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Dyscalculia: Not “Just Bad at Math”

Dyscalculia: Not “Just Bad at Math”

Now that we know the brain is capable of change at any age, no one can use the excuse that they’re “just bad at math.” That also means you can’t blame your son’s algebra grade on bad genes, or your daughter’s struggles with calculus on a less-than-perfect teacher.

The truth is that anyone can have dyscalculia, a fancy word for “trouble with numbers.” Math struggles have almost nothing to do with genetics, gender, age or study habits. And plenty of highly intelligent people struggle with math while excelling in other subjects. In fact, many people with dyscalculia – which affects about 5 percent of the population – have normal or accelerated language acquisition.

Causes, diagnoses and treatment
So if your genes, gender and geometry teacher aren’t to blame, what is? Most people with dyscalculia have poor visual processing and memory skills. These weak cognitive skills may manifest as specific symptoms that are not as prevalent in same-age peers. They might include:

  • Reversing or transposing numbers (89 becomes 98)
  • Confusion over math symbols
  • Difficulty with mental math
  • Trouble telling time and direction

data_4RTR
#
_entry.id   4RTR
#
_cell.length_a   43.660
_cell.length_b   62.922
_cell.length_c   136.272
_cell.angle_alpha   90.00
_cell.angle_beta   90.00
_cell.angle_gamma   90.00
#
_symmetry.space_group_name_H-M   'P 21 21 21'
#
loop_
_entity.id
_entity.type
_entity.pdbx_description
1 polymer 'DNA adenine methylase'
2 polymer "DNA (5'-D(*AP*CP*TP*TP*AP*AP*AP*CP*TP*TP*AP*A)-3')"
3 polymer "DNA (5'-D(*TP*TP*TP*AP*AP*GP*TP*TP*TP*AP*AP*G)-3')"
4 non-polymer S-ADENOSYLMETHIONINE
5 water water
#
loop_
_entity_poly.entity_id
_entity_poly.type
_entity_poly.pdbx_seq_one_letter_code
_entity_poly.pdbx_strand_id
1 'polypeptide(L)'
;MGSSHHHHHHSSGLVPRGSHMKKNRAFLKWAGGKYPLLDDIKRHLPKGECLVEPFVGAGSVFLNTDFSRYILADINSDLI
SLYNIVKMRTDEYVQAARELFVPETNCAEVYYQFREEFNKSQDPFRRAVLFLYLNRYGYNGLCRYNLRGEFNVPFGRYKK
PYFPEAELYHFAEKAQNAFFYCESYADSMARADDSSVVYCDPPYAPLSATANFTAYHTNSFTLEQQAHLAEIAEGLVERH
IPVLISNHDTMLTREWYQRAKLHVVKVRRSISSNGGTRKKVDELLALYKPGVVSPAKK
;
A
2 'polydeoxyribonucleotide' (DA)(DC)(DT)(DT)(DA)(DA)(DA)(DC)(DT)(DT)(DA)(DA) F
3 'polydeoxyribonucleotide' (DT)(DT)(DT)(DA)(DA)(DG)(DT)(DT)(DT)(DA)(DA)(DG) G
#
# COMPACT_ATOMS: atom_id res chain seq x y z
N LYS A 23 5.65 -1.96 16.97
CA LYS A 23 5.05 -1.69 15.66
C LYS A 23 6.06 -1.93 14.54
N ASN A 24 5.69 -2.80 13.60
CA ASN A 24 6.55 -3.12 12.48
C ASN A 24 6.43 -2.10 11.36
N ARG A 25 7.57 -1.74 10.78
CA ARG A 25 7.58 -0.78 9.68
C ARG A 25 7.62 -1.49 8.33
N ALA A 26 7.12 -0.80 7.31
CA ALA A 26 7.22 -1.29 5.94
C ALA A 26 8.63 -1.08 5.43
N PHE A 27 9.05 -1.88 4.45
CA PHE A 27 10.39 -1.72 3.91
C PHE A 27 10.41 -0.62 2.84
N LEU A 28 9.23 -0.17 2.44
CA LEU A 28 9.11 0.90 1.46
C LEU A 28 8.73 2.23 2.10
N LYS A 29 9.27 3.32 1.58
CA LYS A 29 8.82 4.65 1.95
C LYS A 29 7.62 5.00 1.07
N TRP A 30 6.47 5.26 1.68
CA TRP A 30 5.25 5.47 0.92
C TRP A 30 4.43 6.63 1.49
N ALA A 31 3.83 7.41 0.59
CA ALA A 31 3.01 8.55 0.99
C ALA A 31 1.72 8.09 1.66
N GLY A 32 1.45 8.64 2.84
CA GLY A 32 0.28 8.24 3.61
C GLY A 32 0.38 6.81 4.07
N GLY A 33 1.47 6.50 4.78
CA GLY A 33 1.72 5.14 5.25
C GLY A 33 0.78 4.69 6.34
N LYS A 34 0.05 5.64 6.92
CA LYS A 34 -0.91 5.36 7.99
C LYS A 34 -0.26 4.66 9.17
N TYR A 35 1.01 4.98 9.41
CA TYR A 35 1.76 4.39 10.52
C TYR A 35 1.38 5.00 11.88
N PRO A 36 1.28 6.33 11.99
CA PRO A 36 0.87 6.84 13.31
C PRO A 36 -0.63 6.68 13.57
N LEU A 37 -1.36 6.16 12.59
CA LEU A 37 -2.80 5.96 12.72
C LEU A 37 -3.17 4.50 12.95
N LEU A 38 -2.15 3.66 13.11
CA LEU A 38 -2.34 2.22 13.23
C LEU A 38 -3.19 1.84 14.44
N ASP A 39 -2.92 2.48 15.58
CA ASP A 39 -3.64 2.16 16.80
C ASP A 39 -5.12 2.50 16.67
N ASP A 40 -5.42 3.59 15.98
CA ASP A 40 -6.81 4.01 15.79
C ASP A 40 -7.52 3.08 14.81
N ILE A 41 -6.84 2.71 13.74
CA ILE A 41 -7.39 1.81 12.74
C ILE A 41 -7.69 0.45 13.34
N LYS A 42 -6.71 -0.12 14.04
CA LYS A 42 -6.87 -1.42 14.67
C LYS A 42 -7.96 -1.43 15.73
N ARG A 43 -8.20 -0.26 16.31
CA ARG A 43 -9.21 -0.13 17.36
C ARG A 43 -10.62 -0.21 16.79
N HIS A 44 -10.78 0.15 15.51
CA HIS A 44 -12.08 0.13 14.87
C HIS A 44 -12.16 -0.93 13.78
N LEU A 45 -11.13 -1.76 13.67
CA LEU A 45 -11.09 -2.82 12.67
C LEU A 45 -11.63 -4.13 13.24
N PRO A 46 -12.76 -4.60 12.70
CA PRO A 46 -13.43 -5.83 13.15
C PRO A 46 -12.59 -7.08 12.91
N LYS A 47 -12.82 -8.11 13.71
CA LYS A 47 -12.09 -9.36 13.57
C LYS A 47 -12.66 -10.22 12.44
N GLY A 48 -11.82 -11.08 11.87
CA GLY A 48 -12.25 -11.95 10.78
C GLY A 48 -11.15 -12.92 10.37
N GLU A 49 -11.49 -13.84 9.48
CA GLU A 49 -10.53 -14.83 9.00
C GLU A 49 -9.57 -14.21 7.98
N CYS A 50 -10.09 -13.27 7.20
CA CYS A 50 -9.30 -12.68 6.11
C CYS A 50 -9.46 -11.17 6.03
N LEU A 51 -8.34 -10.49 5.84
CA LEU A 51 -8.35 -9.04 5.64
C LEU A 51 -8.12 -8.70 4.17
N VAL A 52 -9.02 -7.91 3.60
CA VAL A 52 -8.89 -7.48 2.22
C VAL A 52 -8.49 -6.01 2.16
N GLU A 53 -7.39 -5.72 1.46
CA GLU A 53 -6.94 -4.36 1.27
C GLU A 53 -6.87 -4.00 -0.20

• Problems grasping and remembering concepts
  • Trouble with sequencing
  • Longer-than-normal homework sessions

While homework struggles and poor performance on standardized and classroom math tests are often the first indications of dyscalculia, the most accurate diagnosis of any learning struggles is found through cognitive skills testing. With an accurate measurement of specific brain skills – such as computation skills, working memory, processing speed, numerical fluency, sequencing and planning – a custom cognitive skills training program can be designed to strengthen those skills.

If your child has fallen behind in subject matter due to a lengthy absence from school (e.g. from an illness, injury or family move), tutoring can provide a short-term fix to help them catch up on the material. But if your child has fallen behind in math due to weak cognitive skills, no amount of re-teaching the material will help. Instead, look for a program to develop the broad set of underlying cognitive skills that are required to efficiently and effectively learn mathematical concepts, solve problems, and perform mathematical calculations faster and easier.

It’s not natural for anyone to be “just bad at math.” In fact, just the opposite is true. The plasticity of our brains allows us to structurally reconnect the circuits in our brain in order to functionally enhance our ability to make “natural sense” out of numbers.
Give your kids the opportunity to excel in math by strengthening the underlying brain skills to make it easy, fast and – dare we say – fun!

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